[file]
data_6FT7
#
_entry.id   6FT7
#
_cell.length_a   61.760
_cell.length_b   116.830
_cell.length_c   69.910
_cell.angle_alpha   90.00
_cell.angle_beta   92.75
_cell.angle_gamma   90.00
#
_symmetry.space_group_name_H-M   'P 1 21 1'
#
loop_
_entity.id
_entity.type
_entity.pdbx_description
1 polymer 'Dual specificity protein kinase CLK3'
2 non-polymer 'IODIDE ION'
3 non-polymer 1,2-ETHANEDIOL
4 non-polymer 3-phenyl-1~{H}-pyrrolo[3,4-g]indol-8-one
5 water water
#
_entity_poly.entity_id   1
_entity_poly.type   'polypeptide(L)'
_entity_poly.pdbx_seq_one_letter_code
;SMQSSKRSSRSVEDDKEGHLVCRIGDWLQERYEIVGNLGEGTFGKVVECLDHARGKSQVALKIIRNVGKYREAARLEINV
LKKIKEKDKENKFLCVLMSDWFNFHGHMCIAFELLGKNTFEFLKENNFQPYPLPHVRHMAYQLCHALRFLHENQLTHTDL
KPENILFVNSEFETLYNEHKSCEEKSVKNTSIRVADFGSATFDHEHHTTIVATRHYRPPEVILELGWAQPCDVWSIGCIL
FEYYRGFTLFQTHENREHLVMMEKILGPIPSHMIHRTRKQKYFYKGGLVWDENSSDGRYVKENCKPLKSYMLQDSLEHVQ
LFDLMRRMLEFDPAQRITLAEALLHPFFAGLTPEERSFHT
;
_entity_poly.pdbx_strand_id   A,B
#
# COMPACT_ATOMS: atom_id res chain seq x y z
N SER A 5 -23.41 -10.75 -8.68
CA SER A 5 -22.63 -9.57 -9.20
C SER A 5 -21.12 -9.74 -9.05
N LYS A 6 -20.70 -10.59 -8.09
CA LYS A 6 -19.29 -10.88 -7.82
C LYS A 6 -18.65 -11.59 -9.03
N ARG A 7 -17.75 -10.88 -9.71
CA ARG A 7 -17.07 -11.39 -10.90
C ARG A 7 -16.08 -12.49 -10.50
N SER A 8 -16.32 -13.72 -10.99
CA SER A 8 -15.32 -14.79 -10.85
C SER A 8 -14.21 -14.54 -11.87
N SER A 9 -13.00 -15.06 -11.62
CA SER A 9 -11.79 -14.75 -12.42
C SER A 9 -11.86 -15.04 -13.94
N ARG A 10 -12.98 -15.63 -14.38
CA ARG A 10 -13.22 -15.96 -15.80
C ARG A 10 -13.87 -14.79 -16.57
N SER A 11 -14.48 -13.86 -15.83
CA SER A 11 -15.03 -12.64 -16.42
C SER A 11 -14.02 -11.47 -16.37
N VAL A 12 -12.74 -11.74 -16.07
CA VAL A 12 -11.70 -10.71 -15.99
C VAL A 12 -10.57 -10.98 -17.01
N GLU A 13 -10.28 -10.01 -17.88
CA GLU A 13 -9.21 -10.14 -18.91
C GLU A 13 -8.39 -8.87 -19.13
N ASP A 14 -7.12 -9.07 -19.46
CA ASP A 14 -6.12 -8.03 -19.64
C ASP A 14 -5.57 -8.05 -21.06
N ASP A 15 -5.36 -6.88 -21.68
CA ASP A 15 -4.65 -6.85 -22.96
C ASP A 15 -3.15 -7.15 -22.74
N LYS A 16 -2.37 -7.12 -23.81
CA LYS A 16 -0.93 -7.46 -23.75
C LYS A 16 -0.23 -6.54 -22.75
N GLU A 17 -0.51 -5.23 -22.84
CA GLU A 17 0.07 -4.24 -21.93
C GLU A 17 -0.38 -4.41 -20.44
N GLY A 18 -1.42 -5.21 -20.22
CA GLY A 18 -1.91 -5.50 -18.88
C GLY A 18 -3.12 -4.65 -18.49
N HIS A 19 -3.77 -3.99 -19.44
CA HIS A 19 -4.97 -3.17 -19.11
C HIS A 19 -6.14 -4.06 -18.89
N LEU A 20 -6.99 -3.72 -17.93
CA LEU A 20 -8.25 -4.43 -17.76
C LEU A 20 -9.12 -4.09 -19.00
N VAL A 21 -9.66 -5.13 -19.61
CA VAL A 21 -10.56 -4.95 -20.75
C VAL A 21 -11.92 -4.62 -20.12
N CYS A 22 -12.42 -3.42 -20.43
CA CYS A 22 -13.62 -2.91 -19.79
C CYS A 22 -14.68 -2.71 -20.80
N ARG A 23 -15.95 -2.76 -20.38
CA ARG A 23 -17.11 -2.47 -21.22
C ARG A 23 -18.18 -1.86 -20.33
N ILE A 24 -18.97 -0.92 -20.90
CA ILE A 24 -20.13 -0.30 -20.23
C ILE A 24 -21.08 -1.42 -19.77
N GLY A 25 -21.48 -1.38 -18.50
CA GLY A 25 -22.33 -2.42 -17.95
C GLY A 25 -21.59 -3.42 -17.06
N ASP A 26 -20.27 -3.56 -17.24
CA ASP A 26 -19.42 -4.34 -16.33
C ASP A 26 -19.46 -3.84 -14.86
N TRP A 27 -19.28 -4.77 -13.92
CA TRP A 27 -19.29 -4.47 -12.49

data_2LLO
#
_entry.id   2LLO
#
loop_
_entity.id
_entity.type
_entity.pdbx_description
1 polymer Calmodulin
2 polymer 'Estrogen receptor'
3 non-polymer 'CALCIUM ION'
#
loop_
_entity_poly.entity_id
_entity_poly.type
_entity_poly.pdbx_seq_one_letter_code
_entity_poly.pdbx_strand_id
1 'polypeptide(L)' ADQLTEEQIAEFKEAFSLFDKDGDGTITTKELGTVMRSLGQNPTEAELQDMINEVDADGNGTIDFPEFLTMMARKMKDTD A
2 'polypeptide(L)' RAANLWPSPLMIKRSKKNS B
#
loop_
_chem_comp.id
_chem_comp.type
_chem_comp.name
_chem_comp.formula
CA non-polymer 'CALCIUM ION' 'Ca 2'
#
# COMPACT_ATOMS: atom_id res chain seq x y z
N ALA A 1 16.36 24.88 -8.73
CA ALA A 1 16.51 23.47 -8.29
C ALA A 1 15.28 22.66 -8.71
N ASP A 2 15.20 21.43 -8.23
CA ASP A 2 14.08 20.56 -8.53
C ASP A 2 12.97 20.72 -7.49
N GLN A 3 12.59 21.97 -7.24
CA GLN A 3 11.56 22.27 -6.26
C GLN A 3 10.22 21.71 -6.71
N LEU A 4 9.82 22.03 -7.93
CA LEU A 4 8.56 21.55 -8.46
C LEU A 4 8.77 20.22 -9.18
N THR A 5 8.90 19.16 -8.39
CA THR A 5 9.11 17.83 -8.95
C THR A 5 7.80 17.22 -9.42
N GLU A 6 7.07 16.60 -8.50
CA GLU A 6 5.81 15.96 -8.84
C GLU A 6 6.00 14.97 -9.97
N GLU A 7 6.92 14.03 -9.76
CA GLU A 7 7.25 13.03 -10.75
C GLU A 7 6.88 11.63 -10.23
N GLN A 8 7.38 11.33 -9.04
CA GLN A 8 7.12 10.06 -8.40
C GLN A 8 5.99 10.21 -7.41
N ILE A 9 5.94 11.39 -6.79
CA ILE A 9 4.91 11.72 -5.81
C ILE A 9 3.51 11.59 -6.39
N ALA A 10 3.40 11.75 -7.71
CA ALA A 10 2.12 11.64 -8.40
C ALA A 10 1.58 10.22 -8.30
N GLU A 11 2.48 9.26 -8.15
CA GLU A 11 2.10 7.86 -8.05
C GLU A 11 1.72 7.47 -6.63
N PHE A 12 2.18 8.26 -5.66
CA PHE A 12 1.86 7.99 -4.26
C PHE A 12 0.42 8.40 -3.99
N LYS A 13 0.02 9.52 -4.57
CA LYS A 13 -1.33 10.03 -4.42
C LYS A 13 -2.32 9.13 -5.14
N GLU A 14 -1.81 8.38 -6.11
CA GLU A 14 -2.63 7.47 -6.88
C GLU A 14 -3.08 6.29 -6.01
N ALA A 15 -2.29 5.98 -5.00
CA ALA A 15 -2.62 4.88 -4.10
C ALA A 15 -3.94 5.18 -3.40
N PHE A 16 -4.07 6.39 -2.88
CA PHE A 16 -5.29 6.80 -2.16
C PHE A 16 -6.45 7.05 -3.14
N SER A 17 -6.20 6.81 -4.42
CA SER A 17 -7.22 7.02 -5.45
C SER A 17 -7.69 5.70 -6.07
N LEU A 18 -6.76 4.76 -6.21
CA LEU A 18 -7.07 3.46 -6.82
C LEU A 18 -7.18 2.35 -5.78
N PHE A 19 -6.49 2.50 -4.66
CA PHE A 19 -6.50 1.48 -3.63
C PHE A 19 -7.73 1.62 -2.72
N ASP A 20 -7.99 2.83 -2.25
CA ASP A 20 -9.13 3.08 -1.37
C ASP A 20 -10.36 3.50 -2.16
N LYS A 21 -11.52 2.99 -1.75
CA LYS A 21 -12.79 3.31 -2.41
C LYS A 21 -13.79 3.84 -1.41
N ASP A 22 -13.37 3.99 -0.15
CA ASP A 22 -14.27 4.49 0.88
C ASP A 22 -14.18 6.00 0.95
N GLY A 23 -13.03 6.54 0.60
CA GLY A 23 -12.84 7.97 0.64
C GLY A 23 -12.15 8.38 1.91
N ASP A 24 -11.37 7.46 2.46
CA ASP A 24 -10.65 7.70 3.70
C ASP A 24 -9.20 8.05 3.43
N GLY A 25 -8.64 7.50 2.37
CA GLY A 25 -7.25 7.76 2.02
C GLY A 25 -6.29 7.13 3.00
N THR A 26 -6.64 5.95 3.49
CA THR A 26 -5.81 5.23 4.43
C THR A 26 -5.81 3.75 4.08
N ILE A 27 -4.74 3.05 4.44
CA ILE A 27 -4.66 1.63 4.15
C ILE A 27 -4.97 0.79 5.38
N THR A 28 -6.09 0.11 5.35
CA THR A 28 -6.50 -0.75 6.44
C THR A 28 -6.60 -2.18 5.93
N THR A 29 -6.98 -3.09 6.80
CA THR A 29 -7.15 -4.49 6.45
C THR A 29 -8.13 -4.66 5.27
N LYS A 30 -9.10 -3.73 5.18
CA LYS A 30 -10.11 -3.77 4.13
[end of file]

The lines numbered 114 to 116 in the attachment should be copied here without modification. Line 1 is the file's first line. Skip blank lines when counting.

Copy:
3 non-polymer 'CALCIUM ION'
#
loop_